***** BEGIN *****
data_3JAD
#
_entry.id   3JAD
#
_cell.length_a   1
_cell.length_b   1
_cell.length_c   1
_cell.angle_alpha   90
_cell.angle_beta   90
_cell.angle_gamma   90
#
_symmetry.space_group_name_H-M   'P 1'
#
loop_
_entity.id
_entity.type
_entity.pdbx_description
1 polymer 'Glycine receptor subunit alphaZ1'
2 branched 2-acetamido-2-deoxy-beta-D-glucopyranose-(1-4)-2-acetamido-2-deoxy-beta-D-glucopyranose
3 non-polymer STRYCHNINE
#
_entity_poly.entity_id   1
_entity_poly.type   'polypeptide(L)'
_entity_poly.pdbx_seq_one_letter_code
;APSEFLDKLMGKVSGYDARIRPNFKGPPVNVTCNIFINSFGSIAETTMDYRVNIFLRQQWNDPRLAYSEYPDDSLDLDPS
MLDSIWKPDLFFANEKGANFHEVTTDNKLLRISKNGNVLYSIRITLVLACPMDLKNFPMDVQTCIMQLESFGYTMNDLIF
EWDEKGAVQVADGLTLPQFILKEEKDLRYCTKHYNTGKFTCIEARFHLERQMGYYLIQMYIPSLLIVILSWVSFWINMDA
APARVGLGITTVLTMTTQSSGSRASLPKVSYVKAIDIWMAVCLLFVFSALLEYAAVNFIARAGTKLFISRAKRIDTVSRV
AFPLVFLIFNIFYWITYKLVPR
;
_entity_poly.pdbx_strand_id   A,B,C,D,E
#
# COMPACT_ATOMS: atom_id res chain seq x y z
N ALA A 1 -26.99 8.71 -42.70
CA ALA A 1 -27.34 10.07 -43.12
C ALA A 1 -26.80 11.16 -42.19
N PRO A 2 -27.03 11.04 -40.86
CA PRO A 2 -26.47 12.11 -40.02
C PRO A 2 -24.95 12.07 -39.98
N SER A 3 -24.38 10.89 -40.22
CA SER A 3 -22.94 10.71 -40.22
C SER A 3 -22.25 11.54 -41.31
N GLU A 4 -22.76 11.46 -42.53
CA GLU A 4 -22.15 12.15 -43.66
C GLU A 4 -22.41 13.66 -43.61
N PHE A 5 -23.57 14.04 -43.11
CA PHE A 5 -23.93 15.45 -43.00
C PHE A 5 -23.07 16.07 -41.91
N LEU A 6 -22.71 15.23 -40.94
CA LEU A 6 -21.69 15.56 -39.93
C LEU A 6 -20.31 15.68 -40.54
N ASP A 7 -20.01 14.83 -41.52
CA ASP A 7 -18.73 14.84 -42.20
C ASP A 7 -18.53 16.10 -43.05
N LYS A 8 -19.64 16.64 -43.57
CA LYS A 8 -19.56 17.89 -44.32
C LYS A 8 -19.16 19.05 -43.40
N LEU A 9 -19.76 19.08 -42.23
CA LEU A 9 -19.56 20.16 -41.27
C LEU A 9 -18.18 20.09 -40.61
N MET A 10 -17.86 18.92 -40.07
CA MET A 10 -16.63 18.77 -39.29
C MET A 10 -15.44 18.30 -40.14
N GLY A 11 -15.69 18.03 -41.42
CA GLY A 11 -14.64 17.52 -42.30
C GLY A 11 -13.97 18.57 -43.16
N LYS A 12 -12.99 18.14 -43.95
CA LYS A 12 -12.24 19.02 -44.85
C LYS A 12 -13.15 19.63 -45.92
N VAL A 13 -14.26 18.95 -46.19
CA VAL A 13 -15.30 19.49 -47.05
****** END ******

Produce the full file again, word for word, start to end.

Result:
data_3JAD
#
_entry.id   3JAD
#
_cell.length_a   1
_cell.length_b   1
_cell.length_c   1
_cell.angle_alpha   90
_cell.angle_beta   90
_cell.angle_gamma   90
#
_symmetry.space_group_name_H-M   'P 1'
#
loop_
_entity.id
_entity.type
_entity.pdbx_description
1 polymer 'Glycine receptor subunit alphaZ1'
2 branched 2-acetamido-2-deoxy-beta-D-glucopyranose-(1-4)-2-acetamido-2-deoxy-beta-D-glucopyranose
3 non-polymer STRYCHNINE
#
_entity_poly.entity_id   1
_entity_poly.type   'polypeptide(L)'
_entity_poly.pdbx_seq_one_letter_code
;APSEFLDKLMGKVSGYDARIRPNFKGPPVNVTCNIFINSFGSIAETTMDYRVNIFLRQQWNDPRLAYSEYPDDSLDLDPS
MLDSIWKPDLFFANEKGANFHEVTTDNKLLRISKNGNVLYSIRITLVLACPMDLKNFPMDVQTCIMQLESFGYTMNDLIF
EWDEKGAVQVADGLTLPQFILKEEKDLRYCTKHYNTGKFTCIEARFHLERQMGYYLIQMYIPSLLIVILSWVSFWINMDA
APARVGLGITTVLTMTTQSSGSRASLPKVSYVKAIDIWMAVCLLFVFSALLEYAAVNFIARAGTKLFISRAKRIDTVSRV
AFPLVFLIFNIFYWITYKLVPR
;
_entity_poly.pdbx_strand_id   A,B,C,D,E
#
# COMPACT_ATOMS: atom_id res chain seq x y z
N ALA A 1 -26.99 8.71 -42.70
CA ALA A 1 -27.34 10.07 -43.12
C ALA A 1 -26.80 11.16 -42.19
N PRO A 2 -27.03 11.04 -40.86
CA PRO A 2 -26.47 12.11 -40.02
C PRO A 2 -24.95 12.07 -39.98
N SER A 3 -24.38 10.89 -40.22
CA SER A 3 -22.94 10.71 -40.22
C SER A 3 -22.25 11.54 -41.31
N GLU A 4 -22.76 11.46 -42.53
CA GLU A 4 -22.15 12.15 -43.66
C GLU A 4 -22.41 13.66 -43.61
N PHE A 5 -23.57 14.04 -43.11
CA PHE A 5 -23.93 15.45 -43.00
C PHE A 5 -23.07 16.07 -41.91
N LEU A 6 -22.71 15.23 -40.94
CA LEU A 6 -21.69 15.56 -39.93
C LEU A 6 -20.31 15.68 -40.54
N ASP A 7 -20.01 14.83 -41.52
CA ASP A 7 -18.73 14.84 -42.20
C ASP A 7 -18.53 16.10 -43.05
N LYS A 8 -19.64 16.64 -43.57
CA LYS A 8 -19.56 17.89 -44.32
C LYS A 8 -19.16 19.05 -43.40
N LEU A 9 -19.76 19.08 -42.23
CA LEU A 9 -19.56 20.16 -41.27
C LEU A 9 -18.18 20.09 -40.61
N MET A 10 -17.86 18.92 -40.07
CA MET A 10 -16.63 18.77 -39.29
C MET A 10 -15.44 18.30 -40.14
N GLY A 11 -15.69 18.03 -41.42
CA GLY A 11 -14.64 17.52 -42.30
C GLY A 11 -13.97 18.57 -43.16
N LYS A 12 -12.99 18.14 -43.95
CA LYS A 12 -12.24 19.02 -44.85
C LYS A 12 -13.15 19.63 -45.92
N VAL A 13 -14.26 18.95 -46.19
CA VAL A 13 -15.30 19.49 -47.05